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Russia: Animal-Lovers Protest Proposed Bullfight In Moscow

Moscow is set to host the capital's first bullfight next month as part of its "Portugal Days" festival. But as RFE/RL correspondent Kathleen Knox reports, a groundswell of protest against the spectacle is mounting -- from both animal-rights activists and Aleksii II, the leader of the Russian Orthodox Church.

Prague, 24 August 2001 (RFE/RL) -- Early next month visitors to Moscow's Olympic Stadium will witness a curious event never before seen in the Russian capital.

Baton-wielding toreadors on horseback and matadors on foot will tease and dodge charging bulls, gradually taunting them to the point of exhaustion.

This is a Portuguese-style corrida -- or bullfight -- and it's part of a cultural festival in the Russian capital called "Portugal Days."

Organizers say they hope up to 35,000 visitors will pay an entrance fee of between $7 and $200 to see the event.

Participants that have already signed up include Lidia Artamonova, the only Russian professional bullfighter and one of only a handful of women toreadors in the world.

But the prospect of a bullfight is causing consternation among the capital's animal-lovers.

Vera Maximova is the president of the Russian Society for the Protection of Animals.

She says this is the third attempt to hold a corrida in Russia after two earlier plans -- in 1990 and in 1995 -- were scrapped. She says she believes this one will go the same way.

"As the president of the Russian Society for the Protection of Animals, I'm completely convinced it will not go ahead, because every day [protests] against the corrida are gathering more and more strength."

Maximova says her organization has appealed to many state bodies in the last month to prevent what she calls a "highly cruel and sickening spectacle." But she says she has yet to hear back from President Vladimir Putin's office:

"The communists, including the government, had a negative attitude to the corrida [in 1990]. Under Yeltsin [in 1995] there was also a negative attitude toward it. But we've had no reaction from Putin's administration."

The news of the Moscow bullfight quickly spread among animal-rights activists abroad, who organized petitions against the event.

The most famous of these animal-lovers, French actress Brigitte Bardot, sent an open letter to Moscow Mayor Yuri Luzhkov pleading with him to cancel it.

"These animal fights are Western Europe's shame. They are archaic and cruel and symbolize man's darkest and most wretched aspects," she said in the letter, quoted by Agence France Presse.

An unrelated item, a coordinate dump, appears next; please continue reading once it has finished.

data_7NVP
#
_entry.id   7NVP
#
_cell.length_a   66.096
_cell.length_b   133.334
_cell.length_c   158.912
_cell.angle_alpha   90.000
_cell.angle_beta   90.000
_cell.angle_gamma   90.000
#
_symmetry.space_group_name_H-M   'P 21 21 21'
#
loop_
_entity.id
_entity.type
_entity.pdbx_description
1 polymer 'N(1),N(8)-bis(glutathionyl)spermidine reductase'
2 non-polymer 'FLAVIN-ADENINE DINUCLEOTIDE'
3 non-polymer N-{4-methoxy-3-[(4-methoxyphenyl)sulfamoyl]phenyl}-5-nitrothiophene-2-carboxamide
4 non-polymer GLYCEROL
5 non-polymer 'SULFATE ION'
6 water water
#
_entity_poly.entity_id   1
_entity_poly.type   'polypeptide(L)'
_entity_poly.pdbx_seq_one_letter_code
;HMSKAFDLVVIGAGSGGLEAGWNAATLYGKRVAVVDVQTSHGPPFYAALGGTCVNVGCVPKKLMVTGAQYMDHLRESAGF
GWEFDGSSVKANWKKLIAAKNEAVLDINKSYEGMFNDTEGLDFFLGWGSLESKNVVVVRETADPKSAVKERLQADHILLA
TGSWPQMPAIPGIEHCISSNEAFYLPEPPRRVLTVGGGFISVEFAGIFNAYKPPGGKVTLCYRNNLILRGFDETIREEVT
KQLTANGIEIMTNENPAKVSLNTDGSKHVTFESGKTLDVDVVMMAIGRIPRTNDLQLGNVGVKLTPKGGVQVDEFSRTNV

Bardot, a former sex symbol, yesterday found an unlikely ally in the form of Patriarch Aleksii II, the leader of the Russian Orthodox Church.

In an open letter to the daily "Komsomolskaya pravda," Aleksii II wrote that the corrida would contribute to what he called the "obsessive propaganda of violence in our society."

He said that even if the risk to life and health is kept to a minimum, simply to spark such a cult of cruelty will be injurious to morals. He said he would like to add his voice to "those who ardently oppose the staging of such shows in Russia."

But fans of the corrida are having none of it. They say the animal-rights activists are just ill-informed.

They point out that the Portuguese bullfight is markedly different in several respects from its newer and more famous Spanish counterpart.

For one thing, no bulls are killed in the arena. While Spanish bullfighters came down off their horses and took up swords in the 18th century, Portuguese practitioners observe an older tradition that evolved from the war exercises of the Middle Ages, when the native Iberians were engaged in a centuries-long struggle to overthrow Muslim invaders.

Contemporary Portuguese-style toreadors use dart-like objects to tease and tire the bull without killing it. The sport is considered as much a display of equestrian skill as it is a struggle between fighter and bull.

David Asatryan runs, a Russian website for bullfighting fans.

He told RFE/RL that the corrida planned for Moscow is no more cruel than a circus show, and that the bulls will be simply led off the arena at the end of each fight.

He says the bulls will also have leather coverings cushioning the tips of their horns to protect the toreadors and their horses. And the bulls will be wearing thick rubber collars to prevent the toreadors' darts from damaging their hides.

Yevgeny Matuzov is one of the organizers at the Russian Academy of Entertainment. He says he has little patience for the protesters:

"They appealed to the patriarch [Aleksii] with very twisted information. We read the letter they sent to him where they said that the animals undergo terrible suffering and torture before the corrida. This is just not true. There's no intention to torture. We totally understand why the patriarch answered this letter this way, but he was responding to twisted facts."

For Maximova, however, a corrida remains a corrida, regardless of how it is conducted.

"The animals always suffer. As the president of the [World Society for the Protection of Animals], Andrew Dickson, wrote to Putin, a corrida in any form causes suffering to animals and it shouldn't go ahead because then the efforts around the world to cultivate a peaceful population will come to nothing. If the corrida goes ahead in Russia, what will happen is that we will be cultivating aggressors, terrorists, violent people. It's terrible."

She says that Aleksii's protest shows that God is on their side. And that, she says, means the bullfight will not happen in Russia. In a sign that she may have even more reason to hope, Luzhkov said yesterday he will consider the issue again once he returns from his summer holiday.